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BRUSSELS: NATO chief Jens Stoltenberg said Monday that Sweden’s accession to the US-led alliance showed Russian President Vladimir Putin had “failed” in his Ukrainian war strategy of weakening it.

The Kremlin’s invasion not only prompted formerly non-aligned nations Sweden and Finland to come under NATO’s defence umbrella, but now “Ukraine is closer to NATO membership than ever before,” Stoltenberg said.

His comments, made next to Swedish Prime Minister Ulf Kristersson, came just before Sweden’s flag was run up a flagpole at NATO’s Brussels headquarters in a ceremony sealing Sweden becoming the alliance’s 32nd member country.

“When President Putin launched his full-scale invasion two years ago, he wanted less NATO and more control over his neighbours. He wanted to destroy Ukraine as a sovereign state, but he failed,” Stoltenberg said.

“NATO is bigger and stronger,” he said.

Finland joined NATO last year, swiftly after applying.

After long tussle, Sweden to become NATO member

Sweden’s adhesion took longer as NATO members Turkey and Hungary held up the process. But Ankara in January and Budapest last week finally gave their formal assent.

Shared ‘risks’

Sweden’s accession officially happened last Thursday in Washington, where Kristersson handed over the relevant documents at the US State Department. He then attended President Joe Biden’s State of the Union address.

Monday’s rain-slicked ceremony raising the Swedish flag outside NATO sealed the historic expansion in symbolic terms.

The flag – a yellow cross on a blue background – was hoisted between the ones for Spain and Turkey, in alphabetical order.

“Sweden’s accession shows again that NATO’s door remains open. No one can close it. Every nation has the right to choose its own path,” Stoltenberg said just before it went up.

Sweden to join NATO in shadow of Ukraine war

In a joint media conference with Kristersson minutes earlier, Stoltenberg had admitted that he “didn’t expect” to see Finland and Sweden join during his time as the alliance’s secretary general.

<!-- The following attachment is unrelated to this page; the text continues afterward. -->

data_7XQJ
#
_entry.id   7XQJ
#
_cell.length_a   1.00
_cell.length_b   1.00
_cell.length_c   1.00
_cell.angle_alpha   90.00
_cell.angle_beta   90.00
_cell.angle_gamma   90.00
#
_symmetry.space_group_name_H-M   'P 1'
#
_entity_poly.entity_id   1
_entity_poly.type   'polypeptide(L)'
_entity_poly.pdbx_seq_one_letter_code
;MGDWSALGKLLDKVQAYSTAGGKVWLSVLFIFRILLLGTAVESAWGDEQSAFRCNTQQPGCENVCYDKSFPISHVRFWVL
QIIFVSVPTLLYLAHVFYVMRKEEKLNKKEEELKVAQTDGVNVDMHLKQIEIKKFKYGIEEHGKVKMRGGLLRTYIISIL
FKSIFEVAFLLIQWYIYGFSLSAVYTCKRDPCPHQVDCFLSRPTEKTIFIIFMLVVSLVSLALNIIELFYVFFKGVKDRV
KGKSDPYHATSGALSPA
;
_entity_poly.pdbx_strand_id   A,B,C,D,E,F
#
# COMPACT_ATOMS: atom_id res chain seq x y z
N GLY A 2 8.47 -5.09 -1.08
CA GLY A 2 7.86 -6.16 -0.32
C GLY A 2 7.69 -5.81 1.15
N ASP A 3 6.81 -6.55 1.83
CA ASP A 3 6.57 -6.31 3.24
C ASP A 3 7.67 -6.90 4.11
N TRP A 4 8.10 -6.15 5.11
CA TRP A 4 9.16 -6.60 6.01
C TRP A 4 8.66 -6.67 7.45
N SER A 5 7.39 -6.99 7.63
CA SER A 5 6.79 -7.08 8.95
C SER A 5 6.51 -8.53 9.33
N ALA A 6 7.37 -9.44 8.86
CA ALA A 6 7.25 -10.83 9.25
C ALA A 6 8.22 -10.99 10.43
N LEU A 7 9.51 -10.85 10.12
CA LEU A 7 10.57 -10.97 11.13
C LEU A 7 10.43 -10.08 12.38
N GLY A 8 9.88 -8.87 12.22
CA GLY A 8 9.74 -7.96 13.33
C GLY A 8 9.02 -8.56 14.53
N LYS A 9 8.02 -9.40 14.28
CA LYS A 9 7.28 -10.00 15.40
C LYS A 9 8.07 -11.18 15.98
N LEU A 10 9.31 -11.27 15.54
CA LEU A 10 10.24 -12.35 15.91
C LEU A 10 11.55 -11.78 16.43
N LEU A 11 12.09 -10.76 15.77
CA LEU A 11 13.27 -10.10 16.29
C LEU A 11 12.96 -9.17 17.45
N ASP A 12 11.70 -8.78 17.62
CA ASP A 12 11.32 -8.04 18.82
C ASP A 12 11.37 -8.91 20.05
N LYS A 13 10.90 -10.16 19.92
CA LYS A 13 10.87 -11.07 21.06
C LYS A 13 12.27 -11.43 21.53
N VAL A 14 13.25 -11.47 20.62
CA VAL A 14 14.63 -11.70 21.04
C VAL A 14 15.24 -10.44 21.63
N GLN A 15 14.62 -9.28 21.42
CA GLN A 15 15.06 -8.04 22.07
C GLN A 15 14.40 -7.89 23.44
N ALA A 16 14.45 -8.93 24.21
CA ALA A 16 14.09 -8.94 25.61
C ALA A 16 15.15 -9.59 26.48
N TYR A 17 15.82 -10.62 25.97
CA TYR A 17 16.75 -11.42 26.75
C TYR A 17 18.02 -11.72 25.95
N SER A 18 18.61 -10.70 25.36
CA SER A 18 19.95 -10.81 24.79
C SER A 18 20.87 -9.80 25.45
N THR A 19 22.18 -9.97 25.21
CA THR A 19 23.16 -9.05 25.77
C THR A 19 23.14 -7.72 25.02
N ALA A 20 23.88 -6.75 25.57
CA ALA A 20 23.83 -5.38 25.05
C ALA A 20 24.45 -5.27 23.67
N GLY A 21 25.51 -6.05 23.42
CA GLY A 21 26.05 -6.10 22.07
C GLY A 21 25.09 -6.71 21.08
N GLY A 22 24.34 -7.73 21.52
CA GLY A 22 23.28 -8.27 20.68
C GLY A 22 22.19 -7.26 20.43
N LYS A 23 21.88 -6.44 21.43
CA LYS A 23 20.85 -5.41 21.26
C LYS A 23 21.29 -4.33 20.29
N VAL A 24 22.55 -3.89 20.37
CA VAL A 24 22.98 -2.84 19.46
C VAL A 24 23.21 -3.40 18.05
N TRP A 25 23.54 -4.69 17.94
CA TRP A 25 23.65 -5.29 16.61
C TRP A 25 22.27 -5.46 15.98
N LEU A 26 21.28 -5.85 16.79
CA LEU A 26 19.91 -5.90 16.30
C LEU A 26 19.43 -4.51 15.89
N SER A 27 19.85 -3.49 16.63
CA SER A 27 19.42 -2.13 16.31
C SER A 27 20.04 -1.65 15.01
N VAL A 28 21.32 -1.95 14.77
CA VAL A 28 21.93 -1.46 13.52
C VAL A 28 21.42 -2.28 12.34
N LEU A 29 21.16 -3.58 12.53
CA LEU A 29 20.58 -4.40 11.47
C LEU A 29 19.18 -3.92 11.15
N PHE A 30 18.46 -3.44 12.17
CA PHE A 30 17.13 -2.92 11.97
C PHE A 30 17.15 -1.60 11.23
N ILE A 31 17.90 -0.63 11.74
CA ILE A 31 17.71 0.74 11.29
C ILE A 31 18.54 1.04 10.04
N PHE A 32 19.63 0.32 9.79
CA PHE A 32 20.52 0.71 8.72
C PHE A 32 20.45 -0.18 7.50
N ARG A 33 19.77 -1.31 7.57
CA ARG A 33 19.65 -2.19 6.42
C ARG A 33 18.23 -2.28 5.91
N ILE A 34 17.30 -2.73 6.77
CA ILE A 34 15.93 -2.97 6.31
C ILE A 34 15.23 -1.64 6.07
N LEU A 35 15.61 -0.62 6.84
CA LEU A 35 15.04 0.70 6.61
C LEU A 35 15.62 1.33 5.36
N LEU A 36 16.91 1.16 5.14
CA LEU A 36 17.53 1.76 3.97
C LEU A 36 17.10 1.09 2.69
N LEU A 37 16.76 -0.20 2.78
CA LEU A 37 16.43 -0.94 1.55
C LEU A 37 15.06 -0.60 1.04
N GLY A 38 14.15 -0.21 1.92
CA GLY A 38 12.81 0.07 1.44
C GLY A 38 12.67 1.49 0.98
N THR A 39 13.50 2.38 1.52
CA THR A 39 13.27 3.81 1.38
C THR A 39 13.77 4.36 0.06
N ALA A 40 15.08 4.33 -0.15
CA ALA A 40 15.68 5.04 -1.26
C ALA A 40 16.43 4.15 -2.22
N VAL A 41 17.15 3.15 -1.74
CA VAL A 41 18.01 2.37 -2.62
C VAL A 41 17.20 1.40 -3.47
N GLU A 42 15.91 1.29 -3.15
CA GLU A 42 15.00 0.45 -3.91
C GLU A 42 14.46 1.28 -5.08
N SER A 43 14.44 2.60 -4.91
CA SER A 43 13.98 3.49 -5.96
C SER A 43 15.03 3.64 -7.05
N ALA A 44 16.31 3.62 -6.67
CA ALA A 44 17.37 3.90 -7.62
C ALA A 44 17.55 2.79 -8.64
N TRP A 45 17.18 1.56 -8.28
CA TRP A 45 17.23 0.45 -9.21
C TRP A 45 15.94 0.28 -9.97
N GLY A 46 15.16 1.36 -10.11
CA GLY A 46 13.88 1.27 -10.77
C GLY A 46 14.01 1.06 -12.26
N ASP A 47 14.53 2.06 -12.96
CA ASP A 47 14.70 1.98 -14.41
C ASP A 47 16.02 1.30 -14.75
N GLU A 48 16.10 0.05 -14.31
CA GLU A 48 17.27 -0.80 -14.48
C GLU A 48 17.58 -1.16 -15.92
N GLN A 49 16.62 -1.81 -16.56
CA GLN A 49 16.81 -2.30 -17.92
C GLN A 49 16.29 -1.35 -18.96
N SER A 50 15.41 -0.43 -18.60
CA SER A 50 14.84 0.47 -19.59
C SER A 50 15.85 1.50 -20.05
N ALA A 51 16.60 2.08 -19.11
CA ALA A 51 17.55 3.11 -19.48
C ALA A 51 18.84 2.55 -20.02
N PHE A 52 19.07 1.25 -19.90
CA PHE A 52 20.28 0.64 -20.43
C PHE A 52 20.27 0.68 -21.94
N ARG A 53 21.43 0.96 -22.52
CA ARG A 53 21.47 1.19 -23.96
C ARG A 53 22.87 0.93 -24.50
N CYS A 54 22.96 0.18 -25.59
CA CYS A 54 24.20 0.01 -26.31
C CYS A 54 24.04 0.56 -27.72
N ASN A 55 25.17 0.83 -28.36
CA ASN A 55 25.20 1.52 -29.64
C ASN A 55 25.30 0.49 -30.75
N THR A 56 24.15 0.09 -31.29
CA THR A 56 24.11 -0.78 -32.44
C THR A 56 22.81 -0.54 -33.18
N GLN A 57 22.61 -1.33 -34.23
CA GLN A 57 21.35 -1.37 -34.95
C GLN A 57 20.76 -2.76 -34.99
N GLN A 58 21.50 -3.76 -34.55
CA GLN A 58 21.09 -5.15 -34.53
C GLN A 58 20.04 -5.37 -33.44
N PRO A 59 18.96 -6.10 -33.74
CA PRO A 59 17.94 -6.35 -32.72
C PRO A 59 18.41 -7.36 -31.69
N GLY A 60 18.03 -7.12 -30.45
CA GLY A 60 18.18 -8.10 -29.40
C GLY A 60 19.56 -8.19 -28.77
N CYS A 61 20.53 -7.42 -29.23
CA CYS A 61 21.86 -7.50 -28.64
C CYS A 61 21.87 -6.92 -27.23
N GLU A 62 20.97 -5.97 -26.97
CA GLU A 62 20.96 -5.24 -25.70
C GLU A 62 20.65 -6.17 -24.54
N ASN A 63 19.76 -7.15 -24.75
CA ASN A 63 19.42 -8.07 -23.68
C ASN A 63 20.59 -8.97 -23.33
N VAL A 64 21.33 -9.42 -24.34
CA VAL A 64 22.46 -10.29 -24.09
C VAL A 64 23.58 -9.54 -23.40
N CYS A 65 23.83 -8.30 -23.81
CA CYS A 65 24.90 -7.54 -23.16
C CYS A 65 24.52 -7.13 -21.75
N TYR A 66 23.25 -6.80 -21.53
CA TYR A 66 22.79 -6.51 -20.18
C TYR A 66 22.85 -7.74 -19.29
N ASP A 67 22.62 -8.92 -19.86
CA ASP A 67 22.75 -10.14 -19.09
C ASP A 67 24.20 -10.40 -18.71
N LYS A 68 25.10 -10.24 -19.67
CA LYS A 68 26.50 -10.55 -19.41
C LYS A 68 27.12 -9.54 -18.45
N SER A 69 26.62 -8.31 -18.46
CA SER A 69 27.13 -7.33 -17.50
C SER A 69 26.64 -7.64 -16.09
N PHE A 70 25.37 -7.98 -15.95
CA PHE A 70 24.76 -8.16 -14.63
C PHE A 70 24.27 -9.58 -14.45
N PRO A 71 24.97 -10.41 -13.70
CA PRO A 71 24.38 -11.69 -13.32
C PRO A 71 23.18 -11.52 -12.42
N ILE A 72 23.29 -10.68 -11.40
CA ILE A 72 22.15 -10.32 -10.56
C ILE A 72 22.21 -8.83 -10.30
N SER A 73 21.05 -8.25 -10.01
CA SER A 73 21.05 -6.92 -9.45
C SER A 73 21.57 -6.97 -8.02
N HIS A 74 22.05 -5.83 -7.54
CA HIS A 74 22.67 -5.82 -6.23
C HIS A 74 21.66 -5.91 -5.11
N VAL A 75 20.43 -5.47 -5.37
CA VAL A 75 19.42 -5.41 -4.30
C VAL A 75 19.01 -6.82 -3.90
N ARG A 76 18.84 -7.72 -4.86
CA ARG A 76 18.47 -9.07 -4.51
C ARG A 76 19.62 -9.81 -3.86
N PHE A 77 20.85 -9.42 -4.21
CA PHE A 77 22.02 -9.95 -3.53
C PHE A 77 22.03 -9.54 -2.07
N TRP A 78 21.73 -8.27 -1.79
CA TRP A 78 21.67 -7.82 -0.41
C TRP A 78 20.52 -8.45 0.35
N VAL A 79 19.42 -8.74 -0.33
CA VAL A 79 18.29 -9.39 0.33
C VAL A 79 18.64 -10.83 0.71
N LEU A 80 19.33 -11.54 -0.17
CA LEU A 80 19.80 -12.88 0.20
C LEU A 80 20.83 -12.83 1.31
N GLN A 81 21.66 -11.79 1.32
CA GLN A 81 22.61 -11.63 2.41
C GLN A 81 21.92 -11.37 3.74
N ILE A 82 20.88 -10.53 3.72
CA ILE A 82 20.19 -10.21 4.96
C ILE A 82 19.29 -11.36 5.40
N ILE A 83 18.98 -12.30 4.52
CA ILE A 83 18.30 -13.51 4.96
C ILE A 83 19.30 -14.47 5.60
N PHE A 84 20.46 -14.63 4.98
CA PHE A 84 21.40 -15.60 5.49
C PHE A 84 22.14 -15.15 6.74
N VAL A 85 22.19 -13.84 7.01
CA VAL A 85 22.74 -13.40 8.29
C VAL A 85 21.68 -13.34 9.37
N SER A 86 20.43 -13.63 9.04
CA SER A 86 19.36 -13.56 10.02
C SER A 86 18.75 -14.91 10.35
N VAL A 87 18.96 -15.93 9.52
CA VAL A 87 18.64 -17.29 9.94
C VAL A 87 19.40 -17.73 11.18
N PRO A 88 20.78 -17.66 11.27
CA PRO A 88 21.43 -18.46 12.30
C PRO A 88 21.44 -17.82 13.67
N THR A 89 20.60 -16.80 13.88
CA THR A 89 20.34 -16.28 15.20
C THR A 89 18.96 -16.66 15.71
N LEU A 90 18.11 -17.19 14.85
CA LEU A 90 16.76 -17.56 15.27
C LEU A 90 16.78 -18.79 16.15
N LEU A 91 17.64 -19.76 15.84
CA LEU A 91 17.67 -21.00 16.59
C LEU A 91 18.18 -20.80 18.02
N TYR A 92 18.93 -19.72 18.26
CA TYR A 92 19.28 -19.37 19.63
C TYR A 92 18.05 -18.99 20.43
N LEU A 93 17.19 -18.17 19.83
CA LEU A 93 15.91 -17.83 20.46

“Of course this changed totally with the full-scale invasion of Ukraine and since then things really moved very quickly.”

Kristersson said Sweden now “will share burdens, responsibilities – and risks – with our allies”.

“The security situation in our region has not been this serious since the Second World War, and Russia will stay a threat to Euro-Atlantic security for a foreseeable future,” he said.

For Russians, Putin has framed his 2022 all-out invasion of Ukraine as a defensive “special military operation” against an expanding NATO.

The member countries of the alliance have lent their military and financial support to Kyiv in its fightback.

But momentum is slowing as US political will fractures ahead of a November presidential election and as Europe struggles to meet the ammunition needs of an outgunned Ukraine.

Stoltenberg said a negotiated peace was possible for Ukraine – but only if Putin pulls his forces back.

“President Putin started this war and he could end it today. But Ukraine does not have this option. Surrender is not peace,” the NATO chief said.

“We must continue to strengthen Ukraine to show President Putin that he will not get what he wants on the battlefield, but must sit down and negotiate a solution.”


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